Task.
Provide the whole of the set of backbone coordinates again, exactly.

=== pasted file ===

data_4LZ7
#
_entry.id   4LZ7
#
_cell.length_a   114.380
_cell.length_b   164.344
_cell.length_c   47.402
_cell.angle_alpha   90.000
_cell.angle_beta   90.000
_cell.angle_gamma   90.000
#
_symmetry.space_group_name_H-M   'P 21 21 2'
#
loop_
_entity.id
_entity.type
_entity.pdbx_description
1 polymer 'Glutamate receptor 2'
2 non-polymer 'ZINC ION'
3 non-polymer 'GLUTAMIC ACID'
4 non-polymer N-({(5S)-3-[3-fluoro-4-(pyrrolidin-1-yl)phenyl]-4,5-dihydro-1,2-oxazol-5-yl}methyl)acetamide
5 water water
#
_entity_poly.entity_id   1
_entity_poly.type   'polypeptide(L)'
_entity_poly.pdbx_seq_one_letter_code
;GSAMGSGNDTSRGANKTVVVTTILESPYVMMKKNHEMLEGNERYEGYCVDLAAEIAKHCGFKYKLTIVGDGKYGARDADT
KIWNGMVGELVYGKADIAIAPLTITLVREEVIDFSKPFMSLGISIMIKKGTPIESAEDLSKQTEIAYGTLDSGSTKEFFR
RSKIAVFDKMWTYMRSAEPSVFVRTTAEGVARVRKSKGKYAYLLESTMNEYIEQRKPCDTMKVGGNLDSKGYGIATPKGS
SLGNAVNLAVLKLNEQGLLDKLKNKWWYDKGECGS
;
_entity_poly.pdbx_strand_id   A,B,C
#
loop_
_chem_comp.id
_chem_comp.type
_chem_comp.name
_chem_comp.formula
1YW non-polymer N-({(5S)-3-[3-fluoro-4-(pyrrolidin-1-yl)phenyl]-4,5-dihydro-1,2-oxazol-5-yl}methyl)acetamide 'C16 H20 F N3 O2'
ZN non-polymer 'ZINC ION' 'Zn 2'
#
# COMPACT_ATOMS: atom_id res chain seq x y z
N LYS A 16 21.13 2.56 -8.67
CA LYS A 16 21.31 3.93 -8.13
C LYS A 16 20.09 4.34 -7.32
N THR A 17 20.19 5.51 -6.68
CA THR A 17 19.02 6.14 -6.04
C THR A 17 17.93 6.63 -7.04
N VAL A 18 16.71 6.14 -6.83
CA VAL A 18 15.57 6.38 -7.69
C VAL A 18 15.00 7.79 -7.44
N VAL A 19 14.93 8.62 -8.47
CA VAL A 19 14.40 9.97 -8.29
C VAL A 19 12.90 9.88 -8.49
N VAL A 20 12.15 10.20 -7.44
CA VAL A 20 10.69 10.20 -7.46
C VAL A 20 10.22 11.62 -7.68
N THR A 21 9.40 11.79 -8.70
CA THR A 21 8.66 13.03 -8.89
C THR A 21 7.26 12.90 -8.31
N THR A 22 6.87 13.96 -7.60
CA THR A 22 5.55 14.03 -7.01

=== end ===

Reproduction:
data_4LZ7
#
_entry.id   4LZ7
#
_cell.length_a   114.380
_cell.length_b   164.344
_cell.length_c   47.402
_cell.angle_alpha   90.000
_cell.angle_beta   90.000
_cell.angle_gamma   90.000
#
_symmetry.space_group_name_H-M   'P 21 21 2'
#
loop_
_entity.id
_entity.type
_entity.pdbx_description
1 polymer 'Glutamate receptor 2'
2 non-polymer 'ZINC ION'
3 non-polymer 'GLUTAMIC ACID'
4 non-polymer N-({(5S)-3-[3-fluoro-4-(pyrrolidin-1-yl)phenyl]-4,5-dihydro-1,2-oxazol-5-yl}methyl)acetamide
5 water water
#
_entity_poly.entity_id   1
_entity_poly.type   'polypeptide(L)'
_entity_poly.pdbx_seq_one_letter_code
;GSAMGSGNDTSRGANKTVVVTTILESPYVMMKKNHEMLEGNERYEGYCVDLAAEIAKHCGFKYKLTIVGDGKYGARDADT
KIWNGMVGELVYGKADIAIAPLTITLVREEVIDFSKPFMSLGISIMIKKGTPIESAEDLSKQTEIAYGTLDSGSTKEFFR
RSKIAVFDKMWTYMRSAEPSVFVRTTAEGVARVRKSKGKYAYLLESTMNEYIEQRKPCDTMKVGGNLDSKGYGIATPKGS
SLGNAVNLAVLKLNEQGLLDKLKNKWWYDKGECGS
;
_entity_poly.pdbx_strand_id   A,B,C
#
loop_
_chem_comp.id
_chem_comp.type
_chem_comp.name
_chem_comp.formula
1YW non-polymer N-({(5S)-3-[3-fluoro-4-(pyrrolidin-1-yl)phenyl]-4,5-dihydro-1,2-oxazol-5-yl}methyl)acetamide 'C16 H20 F N3 O2'
ZN non-polymer 'ZINC ION' 'Zn 2'
#
# COMPACT_ATOMS: atom_id res chain seq x y z
N LYS A 16 21.13 2.56 -8.67
CA LYS A 16 21.31 3.93 -8.13
C LYS A 16 20.09 4.34 -7.32
N THR A 17 20.19 5.51 -6.68
CA THR A 17 19.02 6.14 -6.04
C THR A 17 17.93 6.63 -7.04
N VAL A 18 16.71 6.14 -6.83
CA VAL A 18 15.57 6.38 -7.69
C VAL A 18 15.00 7.79 -7.44
N VAL A 19 14.93 8.62 -8.47
CA VAL A 19 14.40 9.97 -8.29
C VAL A 19 12.90 9.88 -8.49
N VAL A 20 12.15 10.20 -7.44
CA VAL A 20 10.69 10.20 -7.46
C VAL A 20 10.22 11.62 -7.68
N THR A 21 9.40 11.79 -8.70
CA THR A 21 8.66 13.03 -8.89
C THR A 21 7.26 12.90 -8.31
N THR A 22 6.87 13.96 -7.60
CA THR A 22 5.55 14.03 -7.01